Among the many companies active in the field of immunology, Anergis aims to develop and market new immunotherapy products for allergic patients. Anergis possesses a unique know-how and an exclusive license to the technology of Contiguous Overlapping Peptides (“COPs”) developed jointly by the University of Lausanne (UNIL), the EPFL and the Lausanne University Hospital (CHUV).
Ribovax, owned by the Tilocor Group, has developed two proprietary platforms in the field of antibody engineering. SEBVI™ is a process using Epstein Barr Virus (EBV) for the immortalisation and cloning of human B cells that secrete antibodies of the IgG isotype which is suitable for efficacious isolation of antibodies of specific isotypes. SEBVI™ also allows the direct screening for fully human monoclonal antibodies in biological assays of antibody-containing culture supernatants from EBV-transformed B cells. Phage Double Display (pDD) is a technology that allows the display of exogenous protein sequence in two distinct phage display formats.
The originality of AC Immune’s research and development strategy is due to its combination of both an immunology and a chemistry platform technology to develop innovative therapies against conformational diseases. One of the challenges of conformational diseases comes from the fact that the proteins that need to be targeted are “self” proteins, coming from our own organism, and they do not elicit an immune reaction from the body.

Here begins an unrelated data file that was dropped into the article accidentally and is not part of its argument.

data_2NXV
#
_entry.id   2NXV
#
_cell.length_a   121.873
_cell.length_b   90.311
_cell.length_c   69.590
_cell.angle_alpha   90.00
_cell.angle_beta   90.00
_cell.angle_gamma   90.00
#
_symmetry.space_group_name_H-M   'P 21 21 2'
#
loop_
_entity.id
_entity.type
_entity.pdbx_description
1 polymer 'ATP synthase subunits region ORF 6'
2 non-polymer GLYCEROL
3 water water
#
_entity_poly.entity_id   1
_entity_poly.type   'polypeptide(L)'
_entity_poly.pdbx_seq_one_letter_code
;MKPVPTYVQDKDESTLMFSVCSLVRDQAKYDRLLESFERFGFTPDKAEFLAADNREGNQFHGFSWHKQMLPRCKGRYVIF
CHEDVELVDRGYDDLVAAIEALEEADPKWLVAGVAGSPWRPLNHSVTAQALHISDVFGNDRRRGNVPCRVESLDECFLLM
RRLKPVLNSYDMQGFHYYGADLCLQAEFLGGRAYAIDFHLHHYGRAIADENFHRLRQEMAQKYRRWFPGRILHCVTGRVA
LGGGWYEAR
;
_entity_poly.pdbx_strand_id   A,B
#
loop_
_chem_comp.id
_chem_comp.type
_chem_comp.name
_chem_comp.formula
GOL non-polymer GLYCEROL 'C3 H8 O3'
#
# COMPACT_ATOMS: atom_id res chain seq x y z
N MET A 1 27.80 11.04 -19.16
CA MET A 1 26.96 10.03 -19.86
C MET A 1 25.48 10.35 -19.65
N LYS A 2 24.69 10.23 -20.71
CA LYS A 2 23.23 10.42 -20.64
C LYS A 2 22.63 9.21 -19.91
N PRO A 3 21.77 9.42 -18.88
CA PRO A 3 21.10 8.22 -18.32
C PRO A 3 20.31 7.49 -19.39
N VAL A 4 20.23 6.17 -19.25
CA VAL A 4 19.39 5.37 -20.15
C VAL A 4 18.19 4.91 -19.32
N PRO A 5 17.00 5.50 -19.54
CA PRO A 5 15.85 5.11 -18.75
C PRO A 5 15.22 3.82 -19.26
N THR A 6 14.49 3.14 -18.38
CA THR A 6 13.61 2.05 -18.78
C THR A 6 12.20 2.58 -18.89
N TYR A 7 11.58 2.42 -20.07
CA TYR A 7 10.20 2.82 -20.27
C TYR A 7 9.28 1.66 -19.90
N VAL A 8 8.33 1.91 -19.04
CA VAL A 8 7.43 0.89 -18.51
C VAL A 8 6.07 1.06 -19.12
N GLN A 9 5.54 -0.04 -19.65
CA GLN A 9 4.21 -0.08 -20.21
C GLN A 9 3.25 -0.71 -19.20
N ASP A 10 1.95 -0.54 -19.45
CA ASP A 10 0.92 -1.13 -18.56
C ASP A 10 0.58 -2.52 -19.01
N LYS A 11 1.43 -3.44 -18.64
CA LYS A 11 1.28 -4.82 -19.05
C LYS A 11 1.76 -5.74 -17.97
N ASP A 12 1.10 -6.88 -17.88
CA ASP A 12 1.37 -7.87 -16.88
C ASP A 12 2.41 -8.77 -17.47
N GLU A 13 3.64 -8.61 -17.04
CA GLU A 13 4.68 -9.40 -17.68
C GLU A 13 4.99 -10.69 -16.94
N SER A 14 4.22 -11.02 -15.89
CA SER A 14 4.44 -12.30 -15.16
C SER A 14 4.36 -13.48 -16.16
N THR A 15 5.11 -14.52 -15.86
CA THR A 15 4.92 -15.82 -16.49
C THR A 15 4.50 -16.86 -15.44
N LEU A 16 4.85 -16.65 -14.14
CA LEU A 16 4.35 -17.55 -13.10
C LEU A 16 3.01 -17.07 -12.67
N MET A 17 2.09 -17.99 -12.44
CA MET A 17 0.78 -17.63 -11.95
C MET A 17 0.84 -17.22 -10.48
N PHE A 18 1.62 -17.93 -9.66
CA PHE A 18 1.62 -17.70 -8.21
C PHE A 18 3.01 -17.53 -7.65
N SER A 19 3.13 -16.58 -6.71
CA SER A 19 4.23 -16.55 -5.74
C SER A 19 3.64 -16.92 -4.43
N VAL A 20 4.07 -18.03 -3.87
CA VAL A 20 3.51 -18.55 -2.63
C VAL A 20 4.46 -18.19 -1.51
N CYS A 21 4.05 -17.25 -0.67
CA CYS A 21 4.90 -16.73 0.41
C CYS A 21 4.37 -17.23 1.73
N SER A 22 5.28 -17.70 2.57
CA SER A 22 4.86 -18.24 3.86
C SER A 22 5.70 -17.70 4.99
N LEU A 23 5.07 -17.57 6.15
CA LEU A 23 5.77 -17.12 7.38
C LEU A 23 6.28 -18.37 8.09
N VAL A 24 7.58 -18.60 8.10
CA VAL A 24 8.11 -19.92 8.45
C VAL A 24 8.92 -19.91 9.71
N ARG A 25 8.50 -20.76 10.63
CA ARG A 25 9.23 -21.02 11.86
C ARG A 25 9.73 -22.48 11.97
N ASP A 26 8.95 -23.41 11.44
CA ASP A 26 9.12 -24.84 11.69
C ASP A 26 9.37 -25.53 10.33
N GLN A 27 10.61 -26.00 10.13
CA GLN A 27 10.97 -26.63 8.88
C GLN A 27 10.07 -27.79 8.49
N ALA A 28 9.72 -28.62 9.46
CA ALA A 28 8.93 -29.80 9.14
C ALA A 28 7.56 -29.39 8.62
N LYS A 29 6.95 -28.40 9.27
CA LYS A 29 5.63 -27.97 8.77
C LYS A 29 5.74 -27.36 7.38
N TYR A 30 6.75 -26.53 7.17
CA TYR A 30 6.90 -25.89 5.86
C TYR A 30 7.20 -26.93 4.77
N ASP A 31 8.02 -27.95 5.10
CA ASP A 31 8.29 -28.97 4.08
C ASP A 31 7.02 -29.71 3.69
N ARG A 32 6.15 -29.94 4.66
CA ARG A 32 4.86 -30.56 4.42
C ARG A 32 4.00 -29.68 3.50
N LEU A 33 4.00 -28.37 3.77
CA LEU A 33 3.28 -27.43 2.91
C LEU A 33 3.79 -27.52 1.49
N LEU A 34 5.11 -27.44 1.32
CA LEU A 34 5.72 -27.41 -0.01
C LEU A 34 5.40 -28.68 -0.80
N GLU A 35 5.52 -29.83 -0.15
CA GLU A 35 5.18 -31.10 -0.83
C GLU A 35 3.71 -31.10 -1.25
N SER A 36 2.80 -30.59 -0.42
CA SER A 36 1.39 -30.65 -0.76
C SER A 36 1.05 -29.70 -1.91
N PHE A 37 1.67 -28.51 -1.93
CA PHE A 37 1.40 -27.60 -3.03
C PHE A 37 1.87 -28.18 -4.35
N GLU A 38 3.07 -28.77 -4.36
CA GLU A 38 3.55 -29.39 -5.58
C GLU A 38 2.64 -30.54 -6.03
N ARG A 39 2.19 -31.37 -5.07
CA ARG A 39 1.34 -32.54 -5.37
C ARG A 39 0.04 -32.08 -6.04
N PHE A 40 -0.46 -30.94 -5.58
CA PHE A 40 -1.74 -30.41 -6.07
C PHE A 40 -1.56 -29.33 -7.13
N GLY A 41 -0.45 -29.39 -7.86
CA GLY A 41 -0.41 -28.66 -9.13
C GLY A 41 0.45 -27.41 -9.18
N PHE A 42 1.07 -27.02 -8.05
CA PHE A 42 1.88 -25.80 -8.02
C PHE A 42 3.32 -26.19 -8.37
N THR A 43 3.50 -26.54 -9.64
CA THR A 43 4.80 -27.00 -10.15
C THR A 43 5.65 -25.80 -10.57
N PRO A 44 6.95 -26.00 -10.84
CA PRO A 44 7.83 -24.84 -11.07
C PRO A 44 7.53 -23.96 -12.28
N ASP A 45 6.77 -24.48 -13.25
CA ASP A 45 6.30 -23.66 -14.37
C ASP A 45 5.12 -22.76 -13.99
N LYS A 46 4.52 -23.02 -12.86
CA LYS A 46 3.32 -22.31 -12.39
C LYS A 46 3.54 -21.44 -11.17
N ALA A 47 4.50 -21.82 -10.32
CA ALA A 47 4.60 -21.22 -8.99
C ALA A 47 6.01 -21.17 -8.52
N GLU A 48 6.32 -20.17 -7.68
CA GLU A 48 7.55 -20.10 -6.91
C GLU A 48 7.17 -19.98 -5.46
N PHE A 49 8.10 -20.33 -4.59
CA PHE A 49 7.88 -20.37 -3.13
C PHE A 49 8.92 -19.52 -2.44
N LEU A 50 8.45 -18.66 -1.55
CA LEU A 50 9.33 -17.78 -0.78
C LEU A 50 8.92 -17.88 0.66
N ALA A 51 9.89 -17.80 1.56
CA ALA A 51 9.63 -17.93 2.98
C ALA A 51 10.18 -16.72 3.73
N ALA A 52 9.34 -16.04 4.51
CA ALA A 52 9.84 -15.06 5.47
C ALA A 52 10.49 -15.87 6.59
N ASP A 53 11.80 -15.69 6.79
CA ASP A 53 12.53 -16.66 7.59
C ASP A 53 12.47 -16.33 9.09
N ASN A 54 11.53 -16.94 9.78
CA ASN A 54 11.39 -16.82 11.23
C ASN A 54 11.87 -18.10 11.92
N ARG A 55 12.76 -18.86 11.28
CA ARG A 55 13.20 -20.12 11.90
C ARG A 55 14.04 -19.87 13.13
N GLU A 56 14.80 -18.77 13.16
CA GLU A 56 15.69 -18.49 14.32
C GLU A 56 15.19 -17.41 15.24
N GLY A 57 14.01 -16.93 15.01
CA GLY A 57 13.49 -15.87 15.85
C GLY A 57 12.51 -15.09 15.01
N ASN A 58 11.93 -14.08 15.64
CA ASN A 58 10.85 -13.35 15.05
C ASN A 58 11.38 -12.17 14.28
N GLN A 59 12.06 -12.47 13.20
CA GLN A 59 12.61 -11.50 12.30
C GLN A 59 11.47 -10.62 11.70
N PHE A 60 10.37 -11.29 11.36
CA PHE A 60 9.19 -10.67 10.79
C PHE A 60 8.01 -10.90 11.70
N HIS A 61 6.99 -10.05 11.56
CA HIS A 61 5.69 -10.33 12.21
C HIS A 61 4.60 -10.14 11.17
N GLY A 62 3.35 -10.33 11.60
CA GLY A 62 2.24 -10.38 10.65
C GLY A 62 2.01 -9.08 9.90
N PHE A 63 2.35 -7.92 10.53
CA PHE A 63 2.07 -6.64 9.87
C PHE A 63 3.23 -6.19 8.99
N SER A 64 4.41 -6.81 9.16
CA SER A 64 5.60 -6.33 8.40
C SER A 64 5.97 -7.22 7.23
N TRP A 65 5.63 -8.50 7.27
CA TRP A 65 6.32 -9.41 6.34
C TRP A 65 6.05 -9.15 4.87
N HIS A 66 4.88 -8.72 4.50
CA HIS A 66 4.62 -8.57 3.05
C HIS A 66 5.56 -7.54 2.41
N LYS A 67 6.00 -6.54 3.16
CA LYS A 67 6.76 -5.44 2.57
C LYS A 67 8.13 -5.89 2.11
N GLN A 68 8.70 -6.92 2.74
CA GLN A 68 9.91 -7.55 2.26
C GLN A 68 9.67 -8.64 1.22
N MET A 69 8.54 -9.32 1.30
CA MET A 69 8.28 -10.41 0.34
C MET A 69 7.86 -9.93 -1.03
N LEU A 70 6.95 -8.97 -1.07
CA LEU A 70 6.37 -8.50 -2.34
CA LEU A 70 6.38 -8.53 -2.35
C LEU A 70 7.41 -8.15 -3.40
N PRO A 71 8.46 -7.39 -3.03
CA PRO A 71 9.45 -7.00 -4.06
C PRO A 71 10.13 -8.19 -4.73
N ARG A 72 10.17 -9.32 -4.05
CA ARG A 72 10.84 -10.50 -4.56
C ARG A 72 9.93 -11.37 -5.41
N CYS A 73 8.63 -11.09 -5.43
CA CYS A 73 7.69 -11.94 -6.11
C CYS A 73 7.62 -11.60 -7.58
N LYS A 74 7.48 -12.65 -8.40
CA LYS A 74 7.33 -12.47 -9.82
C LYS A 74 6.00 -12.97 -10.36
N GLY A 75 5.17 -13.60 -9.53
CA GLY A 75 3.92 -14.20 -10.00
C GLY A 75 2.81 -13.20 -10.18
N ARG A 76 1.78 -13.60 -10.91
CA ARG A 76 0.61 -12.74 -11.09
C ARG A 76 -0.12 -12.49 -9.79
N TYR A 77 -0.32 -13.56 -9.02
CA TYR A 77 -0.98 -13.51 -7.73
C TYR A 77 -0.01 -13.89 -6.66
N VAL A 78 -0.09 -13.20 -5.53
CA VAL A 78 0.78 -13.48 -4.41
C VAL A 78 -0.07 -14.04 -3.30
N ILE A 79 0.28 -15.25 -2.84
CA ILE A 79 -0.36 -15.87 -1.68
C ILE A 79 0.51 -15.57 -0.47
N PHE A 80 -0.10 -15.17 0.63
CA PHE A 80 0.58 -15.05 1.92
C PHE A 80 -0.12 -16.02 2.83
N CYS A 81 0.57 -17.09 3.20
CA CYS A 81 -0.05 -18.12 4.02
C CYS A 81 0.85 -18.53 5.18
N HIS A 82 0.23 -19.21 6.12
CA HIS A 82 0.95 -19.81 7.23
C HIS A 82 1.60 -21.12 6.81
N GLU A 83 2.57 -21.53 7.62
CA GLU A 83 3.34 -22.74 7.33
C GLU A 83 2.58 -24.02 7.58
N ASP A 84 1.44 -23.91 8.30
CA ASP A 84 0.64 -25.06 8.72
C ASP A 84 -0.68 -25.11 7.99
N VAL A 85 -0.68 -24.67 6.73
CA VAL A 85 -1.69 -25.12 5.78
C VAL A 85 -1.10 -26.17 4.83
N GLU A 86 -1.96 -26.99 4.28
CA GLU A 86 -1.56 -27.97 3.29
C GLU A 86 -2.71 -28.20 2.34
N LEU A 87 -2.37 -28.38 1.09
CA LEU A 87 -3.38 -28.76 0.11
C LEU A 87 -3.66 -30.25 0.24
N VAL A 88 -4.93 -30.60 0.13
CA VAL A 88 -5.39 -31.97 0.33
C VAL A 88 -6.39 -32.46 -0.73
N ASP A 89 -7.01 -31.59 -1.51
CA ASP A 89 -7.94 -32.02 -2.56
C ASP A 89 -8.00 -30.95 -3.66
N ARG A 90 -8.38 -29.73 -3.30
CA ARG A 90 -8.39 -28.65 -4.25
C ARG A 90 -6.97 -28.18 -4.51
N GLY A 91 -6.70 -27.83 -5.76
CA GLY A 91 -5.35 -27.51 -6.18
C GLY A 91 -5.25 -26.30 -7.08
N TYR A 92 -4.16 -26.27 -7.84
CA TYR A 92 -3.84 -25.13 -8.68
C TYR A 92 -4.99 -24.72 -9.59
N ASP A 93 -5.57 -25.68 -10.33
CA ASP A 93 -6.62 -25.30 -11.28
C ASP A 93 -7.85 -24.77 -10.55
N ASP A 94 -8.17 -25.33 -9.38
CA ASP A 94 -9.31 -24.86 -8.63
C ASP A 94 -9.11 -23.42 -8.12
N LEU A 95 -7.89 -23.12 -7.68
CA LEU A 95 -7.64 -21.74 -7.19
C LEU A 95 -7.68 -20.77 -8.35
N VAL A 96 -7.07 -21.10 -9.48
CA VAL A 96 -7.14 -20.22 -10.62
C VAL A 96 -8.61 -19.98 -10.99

The difference between a “good” and a “bad” protein is typically only expressed by a conformational change in the protein structure. The immunological SupraAntigen™ Technology and the chemical Morphomer™ platform are designed to produce high affinity ligands, which bind specifically and with high affinity to proteins in “sick” conformations. Both platforms lead to new classes of therapies that “break” the pathological conformation of proteins by shifting the equilibrium via stabilization of the soluble form of the protein target and therefore render them harmless.
Berna Biotech, owned by Crucell, is leading the way in oral vaccines. Product pipeline programmes comprise vaccines against yellow fever, influenza, Ebola, malaria and tuberculosis, and protein products such as the rabies antibodies mix and blood coagulation factors. OM Pharma is a recognized authority in two product lines and research fields: synthetic (e.g. Doxium, Dicynone) and biotechnology products (e.g. Broncho-Vaxom, Uro-Vaxom). In view of its considerable expertise in the area, new product research is now concentrated on applied immunology.